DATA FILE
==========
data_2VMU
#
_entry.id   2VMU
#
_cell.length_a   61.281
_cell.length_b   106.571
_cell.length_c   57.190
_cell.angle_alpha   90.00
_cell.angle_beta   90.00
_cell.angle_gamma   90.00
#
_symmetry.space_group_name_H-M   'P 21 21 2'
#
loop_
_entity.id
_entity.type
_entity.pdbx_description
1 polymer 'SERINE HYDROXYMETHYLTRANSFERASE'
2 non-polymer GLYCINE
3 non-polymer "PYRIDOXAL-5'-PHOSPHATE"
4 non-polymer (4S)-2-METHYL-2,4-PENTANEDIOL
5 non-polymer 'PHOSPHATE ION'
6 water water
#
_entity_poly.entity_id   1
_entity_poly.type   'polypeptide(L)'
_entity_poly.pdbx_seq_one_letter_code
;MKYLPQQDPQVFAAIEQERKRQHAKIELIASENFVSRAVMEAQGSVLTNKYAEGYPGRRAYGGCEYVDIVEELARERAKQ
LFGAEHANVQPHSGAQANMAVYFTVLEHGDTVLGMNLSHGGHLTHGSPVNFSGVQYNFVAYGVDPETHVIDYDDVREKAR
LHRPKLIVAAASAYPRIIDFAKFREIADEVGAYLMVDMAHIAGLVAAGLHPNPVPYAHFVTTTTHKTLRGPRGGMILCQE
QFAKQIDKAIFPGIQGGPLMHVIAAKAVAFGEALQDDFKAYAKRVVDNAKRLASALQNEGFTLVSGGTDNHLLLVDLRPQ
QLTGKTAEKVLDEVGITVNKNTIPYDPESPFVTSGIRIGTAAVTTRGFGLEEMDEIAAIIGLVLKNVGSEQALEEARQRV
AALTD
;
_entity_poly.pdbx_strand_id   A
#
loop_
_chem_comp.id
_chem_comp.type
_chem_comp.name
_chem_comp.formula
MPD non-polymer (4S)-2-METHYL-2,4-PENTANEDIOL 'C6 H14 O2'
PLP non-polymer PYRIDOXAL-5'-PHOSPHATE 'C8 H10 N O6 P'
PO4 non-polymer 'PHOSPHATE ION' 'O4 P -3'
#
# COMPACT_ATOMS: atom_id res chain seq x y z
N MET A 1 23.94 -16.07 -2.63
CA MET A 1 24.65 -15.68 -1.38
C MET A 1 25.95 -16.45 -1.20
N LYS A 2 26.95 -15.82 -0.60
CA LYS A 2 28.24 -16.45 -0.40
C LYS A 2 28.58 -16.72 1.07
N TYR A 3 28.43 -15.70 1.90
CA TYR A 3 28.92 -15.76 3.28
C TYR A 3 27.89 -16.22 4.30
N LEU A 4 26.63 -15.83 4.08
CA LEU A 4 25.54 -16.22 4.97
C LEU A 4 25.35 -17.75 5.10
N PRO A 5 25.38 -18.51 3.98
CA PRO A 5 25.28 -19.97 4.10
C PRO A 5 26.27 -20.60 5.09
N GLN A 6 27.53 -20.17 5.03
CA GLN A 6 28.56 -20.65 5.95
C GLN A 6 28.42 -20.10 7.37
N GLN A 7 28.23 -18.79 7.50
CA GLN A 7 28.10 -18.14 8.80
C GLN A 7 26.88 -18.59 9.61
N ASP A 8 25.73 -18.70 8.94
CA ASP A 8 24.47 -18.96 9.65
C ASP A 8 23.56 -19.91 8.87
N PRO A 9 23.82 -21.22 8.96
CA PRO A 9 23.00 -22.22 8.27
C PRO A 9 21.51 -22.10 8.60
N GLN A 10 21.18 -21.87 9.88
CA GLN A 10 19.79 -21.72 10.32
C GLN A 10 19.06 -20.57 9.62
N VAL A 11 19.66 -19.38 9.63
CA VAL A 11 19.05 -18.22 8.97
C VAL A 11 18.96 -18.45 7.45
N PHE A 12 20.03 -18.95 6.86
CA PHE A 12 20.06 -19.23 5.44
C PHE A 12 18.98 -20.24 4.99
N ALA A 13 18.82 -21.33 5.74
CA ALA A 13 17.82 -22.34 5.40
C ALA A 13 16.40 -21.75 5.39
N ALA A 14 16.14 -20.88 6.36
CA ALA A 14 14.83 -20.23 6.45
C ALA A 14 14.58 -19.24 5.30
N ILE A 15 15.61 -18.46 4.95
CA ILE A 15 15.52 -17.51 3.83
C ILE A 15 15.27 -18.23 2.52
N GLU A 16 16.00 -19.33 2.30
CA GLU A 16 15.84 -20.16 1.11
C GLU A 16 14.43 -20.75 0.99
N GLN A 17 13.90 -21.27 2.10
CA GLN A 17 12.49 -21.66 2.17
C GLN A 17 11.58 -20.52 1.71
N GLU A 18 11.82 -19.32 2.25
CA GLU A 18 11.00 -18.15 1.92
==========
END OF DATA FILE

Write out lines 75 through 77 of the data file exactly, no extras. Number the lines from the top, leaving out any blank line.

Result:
CA GLN A 10 19.79 -21.72 10.32
C GLN A 10 19.06 -20.57 9.62
N VAL A 11 19.66 -19.38 9.63